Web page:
News late last week from Speaker of the House John Boehner that comprehensive immigration reform is likely already doomed this year produced a torrent of discussion on the Sunday morning talk shows. All the programs addressed the issue and detailed how internal Republican wrangling within the House continues to make passage impossible. This, despite the fact that last June the Senate easily passed a bipartisan reform bill -- featuring 14 Republicans "yes" votes - that addressed border security, allocated huge sums for enforcement measures for the U.S.-Mexico border, and offered a long path to citizenship for those living here illegally.
The Sunday shows stressed in great detail about how, following Mitt Romney's dreadful showing with Latino voters in 2012, some party leaders vowed to act on reform, only to be met by Tea Party rebels who threatened primary challenges to members of Congress who did. The talking heads addressed Boehner's tortured attempts to steer the legislation to a vote, how far-right insurgents launched an aggressive campaign to undermine the speaker this month, whether 2015 would provide any push for action, and how Boehner last week back peddled yet again and decided to blame Obama for the Republican inability to move forward on the pressing issue. (The GOP pretends Obama won't enforce laws.)
But you know what was never really discussed on the Sunday talk shows this week? The details of immigration reform as a pressing public policy issue. And you know who wasn't among the nearly 30 invited guests who appeared on the talk shows Sunday morning? A single immigration reform expert; none were included in the Sunday morning discussions. And that's the problem. Increasingly, the politics of immigration reform are covered and done so in extraordinary detail -- at the expense of the issue of immigration itself.
Instead of delving deeply into the issue and explaining what reform would mean to the more than 10 million unauthorized workers in America who would be directly affected by being given a chance at citizenship, and how the new immigration laws would help attract new workers from all over the world, the press regularly skims over the specifics and jumps right into the horse race play-by-play.
This appears to be part of a larger, troubling Beltway media trend. As reporters refuse to segue out of campaign coverage, more often we're seeing a permanent political prism used to cover issues of public importance; issues that have very little to do with electoral or partisan politics.
That may be one reason some reporters initially bungled the Congressional Budget Office's report last week and erroneously claimed the CBO predicted that the Affordable Care Act would cause millions to lose their jobs. That was the Republican spin on the CBO report. But too many reporters, immediately stressing the politics of the CBO report instead of the substance, helped echoe the phony spin and botched the story.
Watching and reading the immigration reform coverage over the last five days, you'd know about all sort of back room, GOP vote-counting intricacies but you'd know very little about what immigration reform calls for or what it means for America's future. You'd likely also have little idea about the vast coalition of politically diverse groups supporting reform, including college and university presidents, evangelical leaders and big business cheerleaders, such as the Chamber of Commerce. Or that polling indicates a strong majority of Americans support reform, including Republican voters.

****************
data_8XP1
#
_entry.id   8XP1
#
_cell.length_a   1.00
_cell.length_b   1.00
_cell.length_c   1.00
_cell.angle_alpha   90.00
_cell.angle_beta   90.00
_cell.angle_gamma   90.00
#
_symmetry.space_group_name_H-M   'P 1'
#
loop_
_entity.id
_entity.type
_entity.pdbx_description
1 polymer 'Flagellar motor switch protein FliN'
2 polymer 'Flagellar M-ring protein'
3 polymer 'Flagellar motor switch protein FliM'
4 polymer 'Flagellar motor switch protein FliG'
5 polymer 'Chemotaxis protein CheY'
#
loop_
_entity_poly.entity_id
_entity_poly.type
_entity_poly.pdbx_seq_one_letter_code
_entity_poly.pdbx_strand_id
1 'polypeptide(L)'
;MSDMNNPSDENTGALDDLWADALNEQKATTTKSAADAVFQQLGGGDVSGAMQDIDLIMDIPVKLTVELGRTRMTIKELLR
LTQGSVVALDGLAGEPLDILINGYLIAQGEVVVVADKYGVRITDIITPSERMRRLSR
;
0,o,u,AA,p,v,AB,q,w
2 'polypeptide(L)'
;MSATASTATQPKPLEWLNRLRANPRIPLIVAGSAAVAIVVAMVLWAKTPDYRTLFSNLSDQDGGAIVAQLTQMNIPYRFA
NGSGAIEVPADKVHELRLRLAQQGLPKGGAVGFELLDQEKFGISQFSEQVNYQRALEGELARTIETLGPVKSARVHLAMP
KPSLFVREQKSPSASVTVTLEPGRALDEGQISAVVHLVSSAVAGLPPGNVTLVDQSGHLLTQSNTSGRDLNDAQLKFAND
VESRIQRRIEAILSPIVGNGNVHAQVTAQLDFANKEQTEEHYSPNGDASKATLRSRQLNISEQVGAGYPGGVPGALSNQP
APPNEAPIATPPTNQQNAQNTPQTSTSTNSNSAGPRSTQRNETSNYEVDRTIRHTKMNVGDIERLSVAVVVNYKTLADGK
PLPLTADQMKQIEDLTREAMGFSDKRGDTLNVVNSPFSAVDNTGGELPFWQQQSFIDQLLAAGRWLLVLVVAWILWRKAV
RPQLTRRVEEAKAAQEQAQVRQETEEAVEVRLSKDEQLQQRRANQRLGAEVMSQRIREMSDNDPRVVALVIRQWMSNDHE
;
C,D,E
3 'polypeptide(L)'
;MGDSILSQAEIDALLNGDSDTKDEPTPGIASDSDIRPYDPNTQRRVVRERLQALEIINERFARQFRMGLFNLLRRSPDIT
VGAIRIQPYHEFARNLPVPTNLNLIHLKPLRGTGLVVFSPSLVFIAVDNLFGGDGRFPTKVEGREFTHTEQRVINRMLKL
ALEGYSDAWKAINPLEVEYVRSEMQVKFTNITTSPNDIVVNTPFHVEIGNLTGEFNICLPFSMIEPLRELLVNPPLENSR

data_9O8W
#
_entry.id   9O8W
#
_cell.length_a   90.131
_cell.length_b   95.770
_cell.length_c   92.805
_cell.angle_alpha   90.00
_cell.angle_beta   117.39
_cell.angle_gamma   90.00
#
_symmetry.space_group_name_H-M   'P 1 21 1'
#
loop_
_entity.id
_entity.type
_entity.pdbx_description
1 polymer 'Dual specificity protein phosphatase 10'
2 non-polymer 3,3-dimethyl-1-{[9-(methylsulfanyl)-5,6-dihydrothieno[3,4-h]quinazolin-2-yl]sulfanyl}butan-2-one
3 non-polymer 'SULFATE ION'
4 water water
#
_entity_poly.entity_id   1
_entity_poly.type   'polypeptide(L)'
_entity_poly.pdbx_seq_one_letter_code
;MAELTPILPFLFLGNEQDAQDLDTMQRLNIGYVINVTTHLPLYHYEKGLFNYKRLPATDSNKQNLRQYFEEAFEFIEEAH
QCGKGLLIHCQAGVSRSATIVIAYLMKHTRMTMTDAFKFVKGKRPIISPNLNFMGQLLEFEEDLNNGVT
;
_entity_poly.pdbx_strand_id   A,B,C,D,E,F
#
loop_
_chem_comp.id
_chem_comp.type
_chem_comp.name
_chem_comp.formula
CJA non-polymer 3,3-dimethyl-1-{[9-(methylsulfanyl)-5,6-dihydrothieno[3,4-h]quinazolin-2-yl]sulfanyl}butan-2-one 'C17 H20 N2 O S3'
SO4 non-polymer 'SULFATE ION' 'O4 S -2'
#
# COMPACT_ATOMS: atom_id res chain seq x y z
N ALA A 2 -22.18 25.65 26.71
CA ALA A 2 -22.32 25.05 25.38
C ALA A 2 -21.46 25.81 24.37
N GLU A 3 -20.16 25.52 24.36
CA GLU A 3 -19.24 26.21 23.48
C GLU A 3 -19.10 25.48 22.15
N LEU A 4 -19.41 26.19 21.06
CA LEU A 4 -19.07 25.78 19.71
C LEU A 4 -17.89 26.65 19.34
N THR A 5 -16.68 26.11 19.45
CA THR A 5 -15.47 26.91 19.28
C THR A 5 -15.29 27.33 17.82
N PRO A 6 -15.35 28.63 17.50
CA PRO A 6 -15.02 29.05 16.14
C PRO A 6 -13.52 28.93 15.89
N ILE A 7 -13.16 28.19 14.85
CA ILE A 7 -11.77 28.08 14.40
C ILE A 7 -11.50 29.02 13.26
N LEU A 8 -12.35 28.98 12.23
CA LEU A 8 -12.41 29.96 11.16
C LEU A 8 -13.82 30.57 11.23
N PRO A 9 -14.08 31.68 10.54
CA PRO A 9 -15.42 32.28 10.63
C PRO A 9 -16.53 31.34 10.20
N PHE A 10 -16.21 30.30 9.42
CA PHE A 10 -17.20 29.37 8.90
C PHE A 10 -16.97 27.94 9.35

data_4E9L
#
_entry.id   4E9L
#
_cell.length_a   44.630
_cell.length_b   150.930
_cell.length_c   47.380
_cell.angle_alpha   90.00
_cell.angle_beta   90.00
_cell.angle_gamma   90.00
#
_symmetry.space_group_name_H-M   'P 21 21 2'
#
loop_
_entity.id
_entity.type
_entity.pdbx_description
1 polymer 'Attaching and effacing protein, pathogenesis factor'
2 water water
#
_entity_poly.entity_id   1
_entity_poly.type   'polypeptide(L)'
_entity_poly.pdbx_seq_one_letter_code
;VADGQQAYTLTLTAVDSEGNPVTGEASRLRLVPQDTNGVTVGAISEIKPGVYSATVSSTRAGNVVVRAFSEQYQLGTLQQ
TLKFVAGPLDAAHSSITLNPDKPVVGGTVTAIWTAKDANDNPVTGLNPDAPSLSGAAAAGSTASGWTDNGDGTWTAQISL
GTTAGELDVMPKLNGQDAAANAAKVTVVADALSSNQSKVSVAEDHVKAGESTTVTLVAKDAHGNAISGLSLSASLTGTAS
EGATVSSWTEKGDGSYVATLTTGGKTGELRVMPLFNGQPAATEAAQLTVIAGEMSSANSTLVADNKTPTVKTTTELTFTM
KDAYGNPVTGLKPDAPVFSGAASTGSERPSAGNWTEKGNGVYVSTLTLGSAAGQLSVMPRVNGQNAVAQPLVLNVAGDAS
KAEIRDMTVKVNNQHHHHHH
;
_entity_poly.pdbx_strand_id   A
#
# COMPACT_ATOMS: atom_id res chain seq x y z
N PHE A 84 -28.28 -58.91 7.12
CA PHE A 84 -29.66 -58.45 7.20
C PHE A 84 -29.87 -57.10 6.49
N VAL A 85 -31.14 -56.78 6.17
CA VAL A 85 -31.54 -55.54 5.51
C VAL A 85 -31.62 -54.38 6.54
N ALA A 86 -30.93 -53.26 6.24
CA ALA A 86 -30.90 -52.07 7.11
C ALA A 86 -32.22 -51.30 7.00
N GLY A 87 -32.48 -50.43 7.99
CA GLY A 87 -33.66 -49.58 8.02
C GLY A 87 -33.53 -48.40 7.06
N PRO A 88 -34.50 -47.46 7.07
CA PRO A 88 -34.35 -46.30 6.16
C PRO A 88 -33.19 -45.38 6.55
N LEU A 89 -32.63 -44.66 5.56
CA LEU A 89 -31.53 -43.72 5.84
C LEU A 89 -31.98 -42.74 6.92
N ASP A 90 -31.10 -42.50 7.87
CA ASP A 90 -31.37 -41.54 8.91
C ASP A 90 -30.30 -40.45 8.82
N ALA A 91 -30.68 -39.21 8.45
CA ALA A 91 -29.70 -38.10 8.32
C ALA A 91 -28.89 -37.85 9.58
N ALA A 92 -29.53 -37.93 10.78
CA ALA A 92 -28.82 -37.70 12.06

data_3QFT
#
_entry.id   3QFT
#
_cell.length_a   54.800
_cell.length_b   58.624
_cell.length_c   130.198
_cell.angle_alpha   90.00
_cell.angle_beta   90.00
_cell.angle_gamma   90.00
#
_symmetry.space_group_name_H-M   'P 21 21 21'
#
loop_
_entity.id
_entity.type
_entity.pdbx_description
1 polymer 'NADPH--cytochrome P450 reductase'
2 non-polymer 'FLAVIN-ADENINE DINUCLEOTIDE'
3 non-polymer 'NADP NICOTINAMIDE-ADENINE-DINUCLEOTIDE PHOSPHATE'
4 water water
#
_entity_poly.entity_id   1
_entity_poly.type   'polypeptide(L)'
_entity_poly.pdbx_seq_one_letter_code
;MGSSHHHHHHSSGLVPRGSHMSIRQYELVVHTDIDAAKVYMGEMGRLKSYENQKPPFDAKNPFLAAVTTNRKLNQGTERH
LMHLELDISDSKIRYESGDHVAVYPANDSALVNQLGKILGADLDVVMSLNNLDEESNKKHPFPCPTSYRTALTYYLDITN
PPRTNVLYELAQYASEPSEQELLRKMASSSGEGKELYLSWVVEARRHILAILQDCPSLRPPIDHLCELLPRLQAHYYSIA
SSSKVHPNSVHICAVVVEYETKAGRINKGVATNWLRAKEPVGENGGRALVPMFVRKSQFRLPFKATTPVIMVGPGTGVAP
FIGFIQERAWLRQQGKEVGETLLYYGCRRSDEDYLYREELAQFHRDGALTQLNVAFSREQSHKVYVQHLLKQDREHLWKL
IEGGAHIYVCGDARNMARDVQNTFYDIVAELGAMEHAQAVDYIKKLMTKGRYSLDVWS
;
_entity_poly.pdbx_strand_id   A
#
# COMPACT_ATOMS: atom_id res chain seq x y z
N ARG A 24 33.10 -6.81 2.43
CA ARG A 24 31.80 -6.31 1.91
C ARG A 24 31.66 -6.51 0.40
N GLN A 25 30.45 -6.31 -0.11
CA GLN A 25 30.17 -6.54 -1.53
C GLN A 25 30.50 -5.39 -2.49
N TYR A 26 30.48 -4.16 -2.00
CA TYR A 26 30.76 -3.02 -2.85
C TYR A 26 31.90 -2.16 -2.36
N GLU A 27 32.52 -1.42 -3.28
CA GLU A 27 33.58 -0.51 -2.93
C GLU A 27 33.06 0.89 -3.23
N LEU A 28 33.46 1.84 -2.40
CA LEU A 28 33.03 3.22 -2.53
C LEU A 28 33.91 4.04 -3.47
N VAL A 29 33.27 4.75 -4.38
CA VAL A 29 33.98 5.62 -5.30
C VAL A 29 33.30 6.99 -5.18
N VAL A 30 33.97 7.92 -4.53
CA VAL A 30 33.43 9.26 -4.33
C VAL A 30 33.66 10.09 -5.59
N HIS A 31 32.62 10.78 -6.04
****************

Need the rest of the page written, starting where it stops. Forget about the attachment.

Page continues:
Also brushed aside is the fact that thanks to support from dozens of Republican members, immigration reform could pass in the House today if Boehner would allow members to vote. But he won't.
Most of that crucial information now gets downplayed, if not completely ignored, so that reporters can detail the intramural bickering and positioning that's raging within the Republican Party. That kind of inside-baseball coverage is perfectly suitable for a Beltway newsletter or a Capital Hill trade publication like Roll Call or The Hill. But for the largest news organization to treat the monumental issue of immigration reform as little more than a Republican chess match?
Worse, the obsessively political immigration coverage often lacks crucial context and fails to give news consumers key facts. Information like how House Republicans now stalling on reform are the same House Republicans who for five years have practiced the most aggressive brand of obstructionism ("procedural sabotage") in modern American history.
Meaning, the immigration debate is hardly unique in terms of the permanent roadblocks Republican have constructed for Obama. And the notion that House Republicans still stand as good-faith partners for Obama to work with seems beyond naïve, yet that's still the premise of much of the coverage. (i.e. Boehner really, really wants reform to pass.)
One of the few times the voices of those at the center of the immigration debate were widely heard came last November when two young activists armed with a video camera confronted Boehner while he was eating breakfast at Pete's Diner, his favorite D.C. breakfast spot. "How would you feel if you had to tell your kids at the age of 10 that you were never coming home?" one of them asked Boehner, who assured them "it time to get" reform done.
And to its credit, the Associated Press recently published a long piece about immigration reform that was actually about....immigration reform. The piece told the story of a Miami high school student named Jose Antonio Machado who has campaigned tireless on the state and national level for immigration reform, in part so he can be reunited with his mother who was deported to Nicaragua when Jose was 15 years old.
Overall though, these seem to be the exceptions. It's time for the press to expand its myopic view of immigration reform and acknowledge it's far more than a story about internal GOP wrangling.